I believe it is our job as Native people in the media, as few as we may be, to enlighten people and provide the information to those willing to receive it. I, for one, feel well received by the non-Native community as I share my thoughts and views. I don't think promoting Native sovereignty, autonomy and distinction is the same thing as promoting racial tension or hostility. There are vast arrays of beliefs, philosophies, religions and behaviors that I do not embrace, some right within my own communities, but I feel no need to attack those that subscribe to these different views or condemn them unless they truly intend to do harm and use those views for justification or cause. As strong and animated as my own rhetoric may become, it will never be my intent to promote hate or violence or to express my freedom at the expense of others.
For those harboring blatant racism, I hope much of it is generational and will die with them. And as for the latent racists, well, let's just hope they continue to sleep it off.
Saturday, February 1, 2014
Over the past 11 years that WBAI-FM 99.5 in New York City has been airing “First Voices Indigenous Radio” (FVIR), the show's host and executive producer Tiokasin Ghosthorse has slowly turned his weekly live one-hour radio show into an international broadcast with re-airings of this program on 45 stations in 15 states and one Canadian province.
Tiokasin has built a following of loyal listeners and set a standard for what could and should be expected when a Native voice is given an opportunity to be heard. He strove to provide a platform and a voice to Indigenous issues globally and has, indeed, accomplished his mission.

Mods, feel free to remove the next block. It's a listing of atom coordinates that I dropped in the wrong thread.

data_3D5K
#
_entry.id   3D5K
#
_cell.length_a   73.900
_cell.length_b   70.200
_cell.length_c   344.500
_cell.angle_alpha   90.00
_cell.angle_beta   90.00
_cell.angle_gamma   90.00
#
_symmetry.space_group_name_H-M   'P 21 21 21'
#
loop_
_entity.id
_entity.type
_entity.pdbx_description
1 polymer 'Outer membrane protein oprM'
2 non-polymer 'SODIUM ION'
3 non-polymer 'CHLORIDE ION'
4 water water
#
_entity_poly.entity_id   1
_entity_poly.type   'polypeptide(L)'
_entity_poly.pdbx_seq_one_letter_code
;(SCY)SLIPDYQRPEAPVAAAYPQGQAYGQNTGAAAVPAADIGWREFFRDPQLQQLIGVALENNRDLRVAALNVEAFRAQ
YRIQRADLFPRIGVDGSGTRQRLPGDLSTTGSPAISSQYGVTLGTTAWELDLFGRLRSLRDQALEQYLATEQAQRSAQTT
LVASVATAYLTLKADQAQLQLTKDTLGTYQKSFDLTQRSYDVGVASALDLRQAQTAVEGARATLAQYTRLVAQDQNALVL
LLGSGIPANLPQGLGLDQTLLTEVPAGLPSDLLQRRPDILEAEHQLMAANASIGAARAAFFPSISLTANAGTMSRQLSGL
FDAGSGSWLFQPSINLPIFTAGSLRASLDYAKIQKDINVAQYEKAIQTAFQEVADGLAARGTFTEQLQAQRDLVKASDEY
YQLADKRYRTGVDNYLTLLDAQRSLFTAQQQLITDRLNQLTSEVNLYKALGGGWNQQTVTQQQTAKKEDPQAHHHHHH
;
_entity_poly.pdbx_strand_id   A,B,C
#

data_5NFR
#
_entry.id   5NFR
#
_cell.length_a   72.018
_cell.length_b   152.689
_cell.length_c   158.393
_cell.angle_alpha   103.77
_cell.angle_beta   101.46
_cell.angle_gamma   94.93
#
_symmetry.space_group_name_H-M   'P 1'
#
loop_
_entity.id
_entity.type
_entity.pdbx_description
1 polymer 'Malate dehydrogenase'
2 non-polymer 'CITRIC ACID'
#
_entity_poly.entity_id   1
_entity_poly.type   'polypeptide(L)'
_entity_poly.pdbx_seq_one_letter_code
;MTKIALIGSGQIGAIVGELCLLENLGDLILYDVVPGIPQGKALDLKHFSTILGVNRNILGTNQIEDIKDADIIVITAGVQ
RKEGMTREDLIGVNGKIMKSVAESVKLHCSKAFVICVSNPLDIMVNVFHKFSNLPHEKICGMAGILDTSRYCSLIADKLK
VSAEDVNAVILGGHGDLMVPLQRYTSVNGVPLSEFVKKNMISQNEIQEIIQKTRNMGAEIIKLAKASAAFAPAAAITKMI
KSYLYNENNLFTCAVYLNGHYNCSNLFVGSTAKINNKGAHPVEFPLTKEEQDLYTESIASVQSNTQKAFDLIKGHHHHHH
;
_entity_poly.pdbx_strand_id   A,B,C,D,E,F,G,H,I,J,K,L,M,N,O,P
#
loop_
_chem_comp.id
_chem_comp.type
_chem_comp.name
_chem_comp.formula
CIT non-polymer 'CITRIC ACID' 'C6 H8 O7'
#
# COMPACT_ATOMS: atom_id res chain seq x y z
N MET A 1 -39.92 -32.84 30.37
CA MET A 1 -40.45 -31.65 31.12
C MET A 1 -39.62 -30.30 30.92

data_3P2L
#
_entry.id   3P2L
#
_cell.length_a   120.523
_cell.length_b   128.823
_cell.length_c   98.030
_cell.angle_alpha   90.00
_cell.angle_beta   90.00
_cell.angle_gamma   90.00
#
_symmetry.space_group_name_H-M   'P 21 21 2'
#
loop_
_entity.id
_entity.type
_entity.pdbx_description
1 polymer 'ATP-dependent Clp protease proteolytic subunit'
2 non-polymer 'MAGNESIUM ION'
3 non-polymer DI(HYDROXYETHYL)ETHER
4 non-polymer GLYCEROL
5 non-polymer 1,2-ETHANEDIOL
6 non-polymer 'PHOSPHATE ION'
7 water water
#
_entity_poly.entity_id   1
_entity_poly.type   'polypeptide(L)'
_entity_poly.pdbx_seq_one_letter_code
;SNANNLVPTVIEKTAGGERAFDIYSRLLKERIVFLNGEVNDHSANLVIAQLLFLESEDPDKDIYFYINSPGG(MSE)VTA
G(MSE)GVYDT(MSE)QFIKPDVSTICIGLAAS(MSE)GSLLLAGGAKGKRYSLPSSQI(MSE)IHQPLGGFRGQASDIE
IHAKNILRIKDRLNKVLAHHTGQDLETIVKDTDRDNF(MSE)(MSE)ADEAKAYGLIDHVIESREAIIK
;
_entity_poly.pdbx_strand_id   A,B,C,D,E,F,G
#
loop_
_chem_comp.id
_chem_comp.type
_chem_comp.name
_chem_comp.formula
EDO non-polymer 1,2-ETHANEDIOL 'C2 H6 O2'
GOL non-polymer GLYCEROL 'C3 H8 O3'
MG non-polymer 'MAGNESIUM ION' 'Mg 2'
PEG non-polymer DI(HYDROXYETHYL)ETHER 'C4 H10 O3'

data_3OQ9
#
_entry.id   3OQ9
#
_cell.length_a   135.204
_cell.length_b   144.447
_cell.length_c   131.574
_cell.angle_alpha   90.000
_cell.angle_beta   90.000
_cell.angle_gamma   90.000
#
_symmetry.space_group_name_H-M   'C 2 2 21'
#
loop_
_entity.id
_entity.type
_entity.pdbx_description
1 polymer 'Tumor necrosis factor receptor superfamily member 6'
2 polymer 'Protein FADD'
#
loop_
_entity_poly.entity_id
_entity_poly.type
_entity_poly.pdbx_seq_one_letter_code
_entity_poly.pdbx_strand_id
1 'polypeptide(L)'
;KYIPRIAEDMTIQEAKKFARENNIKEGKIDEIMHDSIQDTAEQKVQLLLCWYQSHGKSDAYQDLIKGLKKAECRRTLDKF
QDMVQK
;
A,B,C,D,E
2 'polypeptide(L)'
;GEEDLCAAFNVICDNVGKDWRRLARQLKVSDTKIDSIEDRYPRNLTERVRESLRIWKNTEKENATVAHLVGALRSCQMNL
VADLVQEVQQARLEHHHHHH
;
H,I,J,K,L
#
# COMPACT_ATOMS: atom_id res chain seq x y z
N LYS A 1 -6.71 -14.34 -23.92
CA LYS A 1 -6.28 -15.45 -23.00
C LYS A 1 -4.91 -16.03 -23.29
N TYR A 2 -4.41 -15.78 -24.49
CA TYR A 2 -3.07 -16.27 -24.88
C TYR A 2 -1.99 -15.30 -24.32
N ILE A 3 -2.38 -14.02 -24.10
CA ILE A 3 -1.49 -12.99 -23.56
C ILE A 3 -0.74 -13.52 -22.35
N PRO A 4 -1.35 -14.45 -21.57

But 2014 has provided other opportunities for Tiokasin and he has decided to step away from hosting for a bit. Last week I traveled to New York to appear as Tiokasin's guest on FVIR. There it was announced that I would be stepping in as Interim Host for Tiokasin while he goes on a sabbatical to pursue various projects including work with children. A media release was issued immediately following the show by Liz Hill Public Relations, Ltd., in Washington, D.C. My appearance on the show did not come as a surprise or anything new to the FVIR audience since I have been one of the few guest hosts that Tiokasin has relied on over the last few years. This was yet another chance for Tiokasin and me to share the microphone.
Tiokasin will remain FVIR's executive producer and will be no stranger to the show while he pursues his year away as full-time host. Liz Hill, who has produced several Native radio shows in various markets, including producing for FVIR, will also serve as one of the show's producers. Ms. Hill has worked as my publicist over much of the last year and brings her more than 30 years of experience in public relations and media to this valuable media resource.